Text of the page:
Andy and Kirsty met as students, more than 8 years ago, at a ball at Loughborough University. Introduced by a mutual friend, they hit it off immediately, and began a relationship not long after. Andy spent the following year of his degree on a work placement, while Kirsty remained on campus, but they took their final year together, before graduating and embarking into the wide world.
For Andy, this looked like a job in London, and for Kirsty, a Masters at Brunel University in West London, so they were able to remain geographically close, and a year later they moved in together.
By this time, they had reached the point in their relationship where friends and family were starting to drop hints about taking the next step. So they bought a house together, 18 months ago.
The hints got louder, and Kirsty had started to show Andy pictures of rings on Pinterest. He was already thinking along those lines but just wanted to get a foot on the property ladder before getting engaged. From Kirsty’s hints, he didn’t have to do much deciding when it came to choosing a ring style – but the stone, and its origins, were a different story.
Andy did his research, looking into high street and online retailers, and says that the more he read, the less he wanted to be part of the mined diamond industry. He learned about De Beers, the infamous diamond conglomerate, via the Ethica Diamonds website. Among other things, he discovered that the ‘rule’ about spending a month’s salary on an engagement ring, and the recent inflation to three months’ salary, is in fact a marketing ploy by De Beers. In addition, they’ve been prosecuted for running a cartel, and have been involved in price fixing and controlling the supply of mined diamonds. He became convinced that mined diamonds are not nearly as romantic as they are made to appear, and chose to walk away from that industry altogether.
However, he realised that with Ethica Diamonds he could get an alternative to a mined diamond that was of greater clarity and colour, and better cut, for substantially less, allowing for a much larger stone for his money. This appealed to Andy, so he showed Kirsty’s favourite Pinterest picture to Elaine at Ethica, and discovered that it was almost identical to the Aesa ring, a gorgeous shoulder-set oval. Andy chose to have it set in platinum, and was particularly pleased, as a Plymouth boy, to be supporting a small Cornish business, rather than a huge multinational.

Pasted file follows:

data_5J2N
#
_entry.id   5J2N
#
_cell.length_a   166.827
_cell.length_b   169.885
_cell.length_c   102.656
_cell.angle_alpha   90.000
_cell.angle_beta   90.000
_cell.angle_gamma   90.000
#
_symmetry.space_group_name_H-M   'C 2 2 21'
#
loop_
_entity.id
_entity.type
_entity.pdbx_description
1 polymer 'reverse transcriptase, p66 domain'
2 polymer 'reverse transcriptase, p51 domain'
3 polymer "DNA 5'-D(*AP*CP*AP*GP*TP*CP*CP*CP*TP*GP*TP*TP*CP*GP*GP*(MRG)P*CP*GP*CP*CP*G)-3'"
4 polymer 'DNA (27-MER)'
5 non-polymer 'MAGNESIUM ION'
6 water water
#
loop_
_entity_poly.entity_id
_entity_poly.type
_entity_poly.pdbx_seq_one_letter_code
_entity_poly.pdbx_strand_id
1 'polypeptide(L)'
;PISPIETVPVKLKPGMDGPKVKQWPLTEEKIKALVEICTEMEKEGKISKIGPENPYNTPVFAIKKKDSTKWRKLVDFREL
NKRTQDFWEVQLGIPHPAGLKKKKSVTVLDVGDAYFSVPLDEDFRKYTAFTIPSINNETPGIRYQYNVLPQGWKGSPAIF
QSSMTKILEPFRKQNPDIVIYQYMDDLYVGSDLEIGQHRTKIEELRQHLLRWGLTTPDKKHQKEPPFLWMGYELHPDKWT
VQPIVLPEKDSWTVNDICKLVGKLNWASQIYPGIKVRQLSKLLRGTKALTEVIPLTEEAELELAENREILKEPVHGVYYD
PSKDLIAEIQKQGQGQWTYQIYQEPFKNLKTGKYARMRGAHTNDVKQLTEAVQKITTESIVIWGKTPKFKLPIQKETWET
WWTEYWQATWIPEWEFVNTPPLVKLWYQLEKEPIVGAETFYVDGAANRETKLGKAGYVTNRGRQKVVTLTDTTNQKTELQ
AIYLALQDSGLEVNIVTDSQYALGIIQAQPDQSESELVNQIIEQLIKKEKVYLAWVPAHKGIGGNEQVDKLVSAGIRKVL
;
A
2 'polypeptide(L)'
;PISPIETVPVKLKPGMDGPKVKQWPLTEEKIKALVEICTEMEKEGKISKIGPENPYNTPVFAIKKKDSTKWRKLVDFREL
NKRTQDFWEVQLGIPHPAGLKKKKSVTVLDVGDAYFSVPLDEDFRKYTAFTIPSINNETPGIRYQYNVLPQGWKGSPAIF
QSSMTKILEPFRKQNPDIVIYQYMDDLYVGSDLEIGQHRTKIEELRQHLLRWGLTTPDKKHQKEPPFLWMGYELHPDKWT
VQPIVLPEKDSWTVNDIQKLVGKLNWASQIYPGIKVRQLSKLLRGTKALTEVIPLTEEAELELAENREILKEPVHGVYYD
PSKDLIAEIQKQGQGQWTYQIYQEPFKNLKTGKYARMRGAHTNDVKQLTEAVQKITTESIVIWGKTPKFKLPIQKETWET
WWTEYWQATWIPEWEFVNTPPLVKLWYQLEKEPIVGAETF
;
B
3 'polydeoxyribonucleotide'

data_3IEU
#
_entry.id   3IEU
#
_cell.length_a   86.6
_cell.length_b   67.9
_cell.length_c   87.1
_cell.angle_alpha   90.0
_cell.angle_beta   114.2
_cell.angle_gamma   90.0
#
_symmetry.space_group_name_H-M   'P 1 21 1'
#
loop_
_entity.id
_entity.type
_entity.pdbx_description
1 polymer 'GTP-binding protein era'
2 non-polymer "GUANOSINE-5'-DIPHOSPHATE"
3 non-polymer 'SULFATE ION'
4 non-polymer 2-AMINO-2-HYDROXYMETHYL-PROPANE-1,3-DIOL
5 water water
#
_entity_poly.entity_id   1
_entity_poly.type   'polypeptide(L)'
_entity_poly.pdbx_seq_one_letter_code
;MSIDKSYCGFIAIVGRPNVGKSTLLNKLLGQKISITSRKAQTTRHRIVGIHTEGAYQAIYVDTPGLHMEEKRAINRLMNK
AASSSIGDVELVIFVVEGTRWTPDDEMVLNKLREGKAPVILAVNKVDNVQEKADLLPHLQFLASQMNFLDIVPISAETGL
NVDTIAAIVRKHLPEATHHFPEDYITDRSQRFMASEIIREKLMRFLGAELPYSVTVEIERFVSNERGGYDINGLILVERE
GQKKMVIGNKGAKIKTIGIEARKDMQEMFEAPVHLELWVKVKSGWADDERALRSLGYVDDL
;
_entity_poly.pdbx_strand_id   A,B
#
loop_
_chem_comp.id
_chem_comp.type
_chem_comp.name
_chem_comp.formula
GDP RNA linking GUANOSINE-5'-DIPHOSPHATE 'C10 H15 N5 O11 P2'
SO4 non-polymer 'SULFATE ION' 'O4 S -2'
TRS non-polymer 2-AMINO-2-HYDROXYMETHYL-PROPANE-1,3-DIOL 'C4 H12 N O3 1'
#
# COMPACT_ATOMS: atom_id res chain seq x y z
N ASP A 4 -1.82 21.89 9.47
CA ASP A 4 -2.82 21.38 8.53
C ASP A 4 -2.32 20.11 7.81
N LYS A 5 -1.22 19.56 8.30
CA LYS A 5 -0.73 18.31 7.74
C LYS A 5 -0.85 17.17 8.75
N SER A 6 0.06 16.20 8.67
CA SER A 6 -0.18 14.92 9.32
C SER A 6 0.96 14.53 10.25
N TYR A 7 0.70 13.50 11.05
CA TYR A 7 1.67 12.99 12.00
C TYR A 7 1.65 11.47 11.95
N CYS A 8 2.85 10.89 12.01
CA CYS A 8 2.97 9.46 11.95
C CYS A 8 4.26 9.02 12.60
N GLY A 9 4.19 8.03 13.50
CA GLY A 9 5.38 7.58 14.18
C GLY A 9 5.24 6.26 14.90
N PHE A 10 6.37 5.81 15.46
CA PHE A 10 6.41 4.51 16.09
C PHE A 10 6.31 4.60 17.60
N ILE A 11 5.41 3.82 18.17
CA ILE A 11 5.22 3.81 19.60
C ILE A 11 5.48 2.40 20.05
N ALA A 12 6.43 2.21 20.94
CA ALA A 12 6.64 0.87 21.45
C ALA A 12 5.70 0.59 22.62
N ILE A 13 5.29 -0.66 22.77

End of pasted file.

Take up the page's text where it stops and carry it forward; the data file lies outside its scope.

Andy’s choice for a proposal spot was slightly limited by COVID-19 restrictions on travel, but he wanted to take Kirsty somewhere that meant something to both of them. Prevented from travelling to her home of Yorkshire, he opted instead for their local National Trust gardens at Cliveden. Their first house together had no garden, so they spent a lot of time at Cliveden, enjoying the open spaces.
Kirsty’s birthday had fallen in the height of lockdown, so he planned a ‘belated birthday celebration’ for her, involving afternoon tea at The Cliveden Dining Room, (a great reason for her to be dressed up smart) and hired a boat on the Thames. Unbeknown to her, he’d also dropped off a bottle of champagne in a cooler, the day before, which was loaded into their boat before departure.
Kirsty explains that she had been expecting a pedal boat, according to Andy’s comments beforehand, so was surprised when she saw that it was an electric power boat and that they had it for two hours. She was slightly suspicious but definitely didn’t see the proposal coming! Andy had taken the ring out of the box and just had it in his pocket, and was so nervous about losing it that he kept checking it was there. Kirsty reports “It was quite funny, as Andy attempted to get on one knee to ask me, he abandoned his post steering the boat. Once he’d given me the ring, he quickly had to get back to the wheel to steer the boat before we collided with the bank! The ring is beautiful, and I couldn’t stop looking at it sparkling in the sunshine, as it was such a lovely day. I’m also a rower so have spent a lot of time on various rivers up and down the country since I was a child so that made it feel even more special. I was glad at that point I didn’t have to do any rowing! We spent the rest of the time enjoying the champagne and lovely scenery.”
The customer service was brilliant and everyone was really helpful. The ring is perfect and Kirsty loved it straight away. People still comment on it when they see it and say how much it sparkles! The green hadn’t really played in my mind before as I wasn’t really aware of the impact diamond mining had although after doing some more research it became a bonus. I’m glad it’s something I’m now aware of. When I told Kirsty it was a lab-grown diamond she was really happy that it was a green diamond and hadn’t been mined halfway around the world.
Andy and Kirsty haven’t set a date for the wedding yet – a number of their friends have postponed their 2020 weddings to 2021, so it will be a busy year for them, and they’re thinking that 2022 might be a good year to get married. It’ll be a nice celebration of 10 years since they started dating!
We wish them all the best!